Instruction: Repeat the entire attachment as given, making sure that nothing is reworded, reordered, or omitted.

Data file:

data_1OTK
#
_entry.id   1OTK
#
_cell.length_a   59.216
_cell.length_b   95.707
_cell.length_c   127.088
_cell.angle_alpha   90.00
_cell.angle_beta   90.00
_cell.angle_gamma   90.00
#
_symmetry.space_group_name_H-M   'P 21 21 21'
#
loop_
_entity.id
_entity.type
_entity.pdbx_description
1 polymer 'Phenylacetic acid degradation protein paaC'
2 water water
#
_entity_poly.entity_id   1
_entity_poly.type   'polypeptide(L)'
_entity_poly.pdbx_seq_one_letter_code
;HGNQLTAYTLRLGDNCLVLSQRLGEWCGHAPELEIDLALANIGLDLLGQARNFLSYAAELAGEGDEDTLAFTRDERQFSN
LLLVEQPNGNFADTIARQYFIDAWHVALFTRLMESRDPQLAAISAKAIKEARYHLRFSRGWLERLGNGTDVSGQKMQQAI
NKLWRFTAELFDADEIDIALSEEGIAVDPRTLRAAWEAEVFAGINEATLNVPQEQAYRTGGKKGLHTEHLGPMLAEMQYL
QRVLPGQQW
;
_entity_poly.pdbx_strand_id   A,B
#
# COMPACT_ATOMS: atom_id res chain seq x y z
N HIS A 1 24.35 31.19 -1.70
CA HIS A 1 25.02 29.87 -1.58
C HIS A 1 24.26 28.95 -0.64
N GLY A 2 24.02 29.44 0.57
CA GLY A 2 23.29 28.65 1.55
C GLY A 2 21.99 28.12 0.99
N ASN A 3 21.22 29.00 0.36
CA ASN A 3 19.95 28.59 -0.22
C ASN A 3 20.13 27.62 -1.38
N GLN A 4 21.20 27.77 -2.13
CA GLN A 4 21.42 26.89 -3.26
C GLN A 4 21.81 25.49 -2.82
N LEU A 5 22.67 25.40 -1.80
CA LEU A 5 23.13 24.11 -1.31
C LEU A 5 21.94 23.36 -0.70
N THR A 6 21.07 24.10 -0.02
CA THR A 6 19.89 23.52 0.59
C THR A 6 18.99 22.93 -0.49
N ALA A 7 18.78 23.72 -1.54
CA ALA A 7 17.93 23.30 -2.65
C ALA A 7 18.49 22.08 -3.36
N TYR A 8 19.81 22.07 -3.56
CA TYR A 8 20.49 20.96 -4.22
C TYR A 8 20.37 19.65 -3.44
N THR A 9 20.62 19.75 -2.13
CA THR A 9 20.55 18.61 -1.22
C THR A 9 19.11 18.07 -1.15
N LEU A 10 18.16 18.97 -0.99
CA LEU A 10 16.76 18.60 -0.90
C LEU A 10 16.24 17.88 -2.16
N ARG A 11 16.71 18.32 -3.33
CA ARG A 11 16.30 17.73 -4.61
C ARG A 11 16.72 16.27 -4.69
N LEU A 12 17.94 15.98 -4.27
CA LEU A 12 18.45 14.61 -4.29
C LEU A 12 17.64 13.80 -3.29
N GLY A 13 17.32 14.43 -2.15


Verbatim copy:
data_1OTK
#
_entry.id   1OTK
#
_cell.length_a   59.216
_cell.length_b   95.707
_cell.length_c   127.088
_cell.angle_alpha   90.00
_cell.angle_beta   90.00
_cell.angle_gamma   90.00
#
_symmetry.space_group_name_H-M   'P 21 21 21'
#
loop_
_entity.id
_entity.type
_entity.pdbx_description
1 polymer 'Phenylacetic acid degradation protein paaC'
2 water water
#
_entity_poly.entity_id   1
_entity_poly.type   'polypeptide(L)'
_entity_poly.pdbx_seq_one_letter_code
;HGNQLTAYTLRLGDNCLVLSQRLGEWCGHAPELEIDLALANIGLDLLGQARNFLSYAAELAGEGDEDTLAFTRDERQFSN
LLLVEQPNGNFADTIARQYFIDAWHVALFTRLMESRDPQLAAISAKAIKEARYHLRFSRGWLERLGNGTDVSGQKMQQAI
NKLWRFTAELFDADEIDIALSEEGIAVDPRTLRAAWEAEVFAGINEATLNVPQEQAYRTGGKKGLHTEHLGPMLAEMQYL
QRVLPGQQW
;
_entity_poly.pdbx_strand_id   A,B
#
# COMPACT_ATOMS: atom_id res chain seq x y z
N HIS A 1 24.35 31.19 -1.70
CA HIS A 1 25.02 29.87 -1.58
C HIS A 1 24.26 28.95 -0.64
N GLY A 2 24.02 29.44 0.57
CA GLY A 2 23.29 28.65 1.55
C GLY A 2 21.99 28.12 0.99
N ASN A 3 21.22 29.00 0.36
CA ASN A 3 19.95 28.59 -0.22
C ASN A 3 20.13 27.62 -1.38
N GLN A 4 21.20 27.77 -2.13
CA GLN A 4 21.42 26.89 -3.26
C GLN A 4 21.81 25.49 -2.82
N LEU A 5 22.67 25.40 -1.80
CA LEU A 5 23.13 24.11 -1.31
C LEU A 5 21.94 23.36 -0.70
N THR A 6 21.07 24.10 -0.02
CA THR A 6 19.89 23.52 0.59
C THR A 6 18.99 22.93 -0.49
N ALA A 7 18.78 23.72 -1.54
CA ALA A 7 17.93 23.30 -2.65
C ALA A 7 18.49 22.08 -3.36
N TYR A 8 19.81 22.07 -3.56
CA TYR A 8 20.49 20.96 -4.22
C TYR A 8 20.37 19.65 -3.44
N THR A 9 20.62 19.75 -2.13
CA THR A 9 20.55 18.61 -1.22
C THR A 9 19.11 18.07 -1.15
N LEU A 10 18.16 18.97 -0.99
CA LEU A 10 16.76 18.60 -0.90
C LEU A 10 16.24 17.88 -2.16
N ARG A 11 16.71 18.32 -3.33
CA ARG A 11 16.30 17.73 -4.61
C ARG A 11 16.72 16.27 -4.69
N LEU A 12 17.94 15.98 -4.27
CA LEU A 12 18.45 14.61 -4.29
C LEU A 12 17.64 13.80 -3.29
N GLY A 13 17.32 14.43 -2.15